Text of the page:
For over 450 years, and probably before, the settlers and inhabitants of the South have made some fateful choices and created their own twisted karma. Right here in Coweta County, the home of our world-wide headquarters, we have the legacy of Chief William McIntosh. Descending from a prominent Scottish father and a Muscogee mother, he built an alliance between the early colonists and the local Cowetas, called Creeks by the Scotch-Irish pioneers, but he was ultimately hacked to death by the neighboring tribe for his apparent disloyalty. This dire story embodies the contorted history of the modern South. Outsiders view us as either Stars and Bars waving, NASCAR loving Bubbas who’ve escaped house-arrest from the trailer park, or genteel mint julep-sippers fanning ourselves in the solitude of our rose gardens while waiting for the emerald magnolia leaves to majestically shine in the light of the full moon. The mission of Southern Fried Karma is to debunk these myths by cultivating the innovative voice of the South in the New Millennium. Our artistic expression is as divergent as Brooklyn’s Williamsburg neighborhood, Chicago’s Wicker Park, or Portland’s Pearl District. We just display it at the Wally World and the funky neighborhood street market.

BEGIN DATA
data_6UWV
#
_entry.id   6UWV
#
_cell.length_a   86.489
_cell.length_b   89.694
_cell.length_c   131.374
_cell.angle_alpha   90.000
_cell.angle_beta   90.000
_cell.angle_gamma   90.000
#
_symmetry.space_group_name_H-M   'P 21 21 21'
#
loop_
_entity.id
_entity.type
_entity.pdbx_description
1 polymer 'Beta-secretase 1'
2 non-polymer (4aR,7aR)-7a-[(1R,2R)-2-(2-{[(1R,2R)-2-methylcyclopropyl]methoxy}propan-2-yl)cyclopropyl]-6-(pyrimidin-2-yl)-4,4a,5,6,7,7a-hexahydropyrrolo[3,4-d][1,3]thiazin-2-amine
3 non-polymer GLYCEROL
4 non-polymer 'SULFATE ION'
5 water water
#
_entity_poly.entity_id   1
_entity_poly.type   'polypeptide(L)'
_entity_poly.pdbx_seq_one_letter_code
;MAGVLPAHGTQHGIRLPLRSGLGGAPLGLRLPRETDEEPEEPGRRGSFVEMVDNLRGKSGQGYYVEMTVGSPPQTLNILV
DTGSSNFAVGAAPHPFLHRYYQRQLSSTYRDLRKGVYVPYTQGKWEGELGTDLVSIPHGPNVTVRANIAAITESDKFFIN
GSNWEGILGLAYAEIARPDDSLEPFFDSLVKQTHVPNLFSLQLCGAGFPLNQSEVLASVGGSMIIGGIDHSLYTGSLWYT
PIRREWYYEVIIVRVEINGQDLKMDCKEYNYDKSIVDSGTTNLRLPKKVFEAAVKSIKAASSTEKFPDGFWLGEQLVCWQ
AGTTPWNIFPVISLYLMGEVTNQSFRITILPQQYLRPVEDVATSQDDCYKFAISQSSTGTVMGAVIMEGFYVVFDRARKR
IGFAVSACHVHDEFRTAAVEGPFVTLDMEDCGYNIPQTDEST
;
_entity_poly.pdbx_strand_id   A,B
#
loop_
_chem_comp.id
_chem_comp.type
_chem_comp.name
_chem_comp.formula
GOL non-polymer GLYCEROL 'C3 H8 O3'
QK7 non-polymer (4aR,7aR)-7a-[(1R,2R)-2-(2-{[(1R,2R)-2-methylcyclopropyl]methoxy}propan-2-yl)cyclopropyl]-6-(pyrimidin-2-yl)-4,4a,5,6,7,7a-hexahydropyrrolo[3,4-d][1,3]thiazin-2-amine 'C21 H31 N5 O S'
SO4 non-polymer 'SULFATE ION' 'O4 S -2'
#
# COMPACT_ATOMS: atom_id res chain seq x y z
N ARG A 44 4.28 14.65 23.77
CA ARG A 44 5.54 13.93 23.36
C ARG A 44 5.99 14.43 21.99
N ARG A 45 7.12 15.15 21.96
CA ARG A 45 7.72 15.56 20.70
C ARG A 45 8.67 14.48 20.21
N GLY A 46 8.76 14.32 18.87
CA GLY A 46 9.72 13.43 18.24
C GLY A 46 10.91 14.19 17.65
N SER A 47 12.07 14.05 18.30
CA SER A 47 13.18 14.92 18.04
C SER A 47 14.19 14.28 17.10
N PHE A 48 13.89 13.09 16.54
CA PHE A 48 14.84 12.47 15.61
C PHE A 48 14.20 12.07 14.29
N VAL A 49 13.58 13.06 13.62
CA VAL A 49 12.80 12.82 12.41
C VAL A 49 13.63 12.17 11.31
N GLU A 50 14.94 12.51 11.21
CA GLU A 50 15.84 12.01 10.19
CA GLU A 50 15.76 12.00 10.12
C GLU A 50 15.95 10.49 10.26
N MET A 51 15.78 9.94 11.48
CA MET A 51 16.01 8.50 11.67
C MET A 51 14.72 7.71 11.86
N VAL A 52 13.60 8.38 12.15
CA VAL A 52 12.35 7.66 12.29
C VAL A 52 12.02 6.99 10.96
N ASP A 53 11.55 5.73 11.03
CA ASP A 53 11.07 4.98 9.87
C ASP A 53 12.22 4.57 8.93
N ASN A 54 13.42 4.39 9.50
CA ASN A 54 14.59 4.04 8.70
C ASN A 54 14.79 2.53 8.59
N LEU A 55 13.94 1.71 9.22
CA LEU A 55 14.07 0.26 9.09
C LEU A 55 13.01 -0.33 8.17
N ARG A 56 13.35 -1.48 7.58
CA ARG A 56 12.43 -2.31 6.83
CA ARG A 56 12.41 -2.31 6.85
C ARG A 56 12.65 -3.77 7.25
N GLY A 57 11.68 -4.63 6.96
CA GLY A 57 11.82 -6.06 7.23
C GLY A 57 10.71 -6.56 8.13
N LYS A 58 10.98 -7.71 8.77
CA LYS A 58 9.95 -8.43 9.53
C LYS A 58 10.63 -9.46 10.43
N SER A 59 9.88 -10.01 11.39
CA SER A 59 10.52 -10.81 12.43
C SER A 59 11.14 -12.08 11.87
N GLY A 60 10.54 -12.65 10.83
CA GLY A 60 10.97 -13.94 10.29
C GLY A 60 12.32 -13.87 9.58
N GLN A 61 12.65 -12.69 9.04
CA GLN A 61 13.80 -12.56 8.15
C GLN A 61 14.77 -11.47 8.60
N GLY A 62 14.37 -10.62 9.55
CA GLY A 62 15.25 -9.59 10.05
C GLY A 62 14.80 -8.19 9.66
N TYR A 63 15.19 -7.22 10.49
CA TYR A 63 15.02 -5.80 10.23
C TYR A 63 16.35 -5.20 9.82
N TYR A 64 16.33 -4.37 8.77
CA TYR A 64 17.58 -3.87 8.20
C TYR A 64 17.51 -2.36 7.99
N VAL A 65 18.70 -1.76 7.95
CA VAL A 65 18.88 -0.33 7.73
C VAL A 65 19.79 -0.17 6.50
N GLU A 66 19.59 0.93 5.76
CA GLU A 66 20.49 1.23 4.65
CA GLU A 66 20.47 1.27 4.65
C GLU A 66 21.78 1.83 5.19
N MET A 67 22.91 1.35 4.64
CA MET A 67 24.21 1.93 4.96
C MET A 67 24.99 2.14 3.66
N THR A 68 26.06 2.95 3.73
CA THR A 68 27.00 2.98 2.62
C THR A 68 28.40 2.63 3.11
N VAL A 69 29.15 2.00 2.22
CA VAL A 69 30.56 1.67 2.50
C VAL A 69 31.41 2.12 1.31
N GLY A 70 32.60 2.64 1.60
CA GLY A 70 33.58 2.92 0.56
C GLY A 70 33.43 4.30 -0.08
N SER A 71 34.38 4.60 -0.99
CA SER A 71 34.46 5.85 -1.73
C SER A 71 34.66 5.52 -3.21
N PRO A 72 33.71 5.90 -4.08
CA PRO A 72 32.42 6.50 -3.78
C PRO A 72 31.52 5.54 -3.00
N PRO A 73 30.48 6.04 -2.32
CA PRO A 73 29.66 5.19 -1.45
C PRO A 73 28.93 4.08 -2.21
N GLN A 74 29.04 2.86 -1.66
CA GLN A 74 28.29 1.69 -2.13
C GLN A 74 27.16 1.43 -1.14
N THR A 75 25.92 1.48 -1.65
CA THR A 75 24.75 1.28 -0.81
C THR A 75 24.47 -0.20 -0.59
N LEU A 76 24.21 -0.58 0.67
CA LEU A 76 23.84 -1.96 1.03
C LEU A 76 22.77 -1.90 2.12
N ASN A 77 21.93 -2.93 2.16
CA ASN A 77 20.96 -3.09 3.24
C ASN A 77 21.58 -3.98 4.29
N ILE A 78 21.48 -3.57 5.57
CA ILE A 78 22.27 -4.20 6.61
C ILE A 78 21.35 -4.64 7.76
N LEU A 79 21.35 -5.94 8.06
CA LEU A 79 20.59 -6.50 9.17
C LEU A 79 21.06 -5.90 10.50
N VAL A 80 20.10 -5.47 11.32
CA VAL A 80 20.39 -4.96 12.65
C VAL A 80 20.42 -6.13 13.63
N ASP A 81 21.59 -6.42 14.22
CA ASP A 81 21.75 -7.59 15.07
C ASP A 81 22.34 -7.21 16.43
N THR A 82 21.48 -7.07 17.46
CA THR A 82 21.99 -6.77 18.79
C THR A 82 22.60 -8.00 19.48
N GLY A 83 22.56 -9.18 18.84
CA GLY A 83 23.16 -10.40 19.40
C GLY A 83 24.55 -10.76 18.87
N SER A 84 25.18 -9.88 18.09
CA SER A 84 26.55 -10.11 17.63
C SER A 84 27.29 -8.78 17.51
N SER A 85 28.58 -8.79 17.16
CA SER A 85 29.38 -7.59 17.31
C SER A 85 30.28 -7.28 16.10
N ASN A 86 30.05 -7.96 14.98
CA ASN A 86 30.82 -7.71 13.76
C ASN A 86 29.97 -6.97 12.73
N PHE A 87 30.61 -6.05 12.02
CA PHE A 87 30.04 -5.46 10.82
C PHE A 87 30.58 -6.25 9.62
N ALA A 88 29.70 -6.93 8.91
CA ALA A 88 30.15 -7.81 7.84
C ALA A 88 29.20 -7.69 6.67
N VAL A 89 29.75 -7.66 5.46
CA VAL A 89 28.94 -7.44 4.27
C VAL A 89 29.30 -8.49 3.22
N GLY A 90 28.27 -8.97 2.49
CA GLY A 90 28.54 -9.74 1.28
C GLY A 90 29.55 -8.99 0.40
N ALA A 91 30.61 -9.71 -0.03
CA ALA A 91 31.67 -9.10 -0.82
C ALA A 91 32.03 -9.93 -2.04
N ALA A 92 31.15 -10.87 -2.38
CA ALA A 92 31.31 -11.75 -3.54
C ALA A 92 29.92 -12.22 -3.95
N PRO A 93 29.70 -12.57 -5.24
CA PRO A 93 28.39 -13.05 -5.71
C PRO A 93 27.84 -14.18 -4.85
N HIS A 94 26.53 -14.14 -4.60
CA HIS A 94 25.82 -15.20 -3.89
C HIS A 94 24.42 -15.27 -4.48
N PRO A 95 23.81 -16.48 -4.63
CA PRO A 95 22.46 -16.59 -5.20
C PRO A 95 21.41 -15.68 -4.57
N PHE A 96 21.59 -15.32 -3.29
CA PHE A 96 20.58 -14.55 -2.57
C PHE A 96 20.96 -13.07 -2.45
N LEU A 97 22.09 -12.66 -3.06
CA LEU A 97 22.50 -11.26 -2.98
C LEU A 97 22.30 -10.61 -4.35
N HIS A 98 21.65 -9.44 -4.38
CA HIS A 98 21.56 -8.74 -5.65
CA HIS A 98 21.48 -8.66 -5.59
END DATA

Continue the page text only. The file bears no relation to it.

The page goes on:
As Co-Founder of Southern Fried Karma, I spent the first 25 years of my adult career peddling bulldozers around the world and managing various real estate investments. In January 2015, I received my MFA from Queens University of Charlotte, and I began studying the shifting dynamics in the publishing world. I saw an opportunity in publishing that was paralleled in music and films. The path for an artist to reach a wider audience is no longer exclusively controlled by corporate gatekeepers measuring each choice purely by its economic return. So for practical purposes, our hopes, dreams, and aspirations are for Southern Fried Karma to be a multi-media production company developing projects in music, films and books. Our debut venture, SFK Press, released its first title, Lying for a Living. That Fall, we attended a number of literary conferences, where we opened for submissions from unpublished writers and announced the launch of new projects and publications. Every year, we’ll be sponsoring a literary fiction and a political/historical nonfiction contest, and we’ll announce the details for each at the annual AWP Conference & Bookfair.
There’s a slogan on the Southern Poverty Law Center website, “Y’ALL MEANS ALL.” Now more than ever, it’s important for us all to take this simple phrase to heart and put it into action with our words and deeds. That’s what we’re about.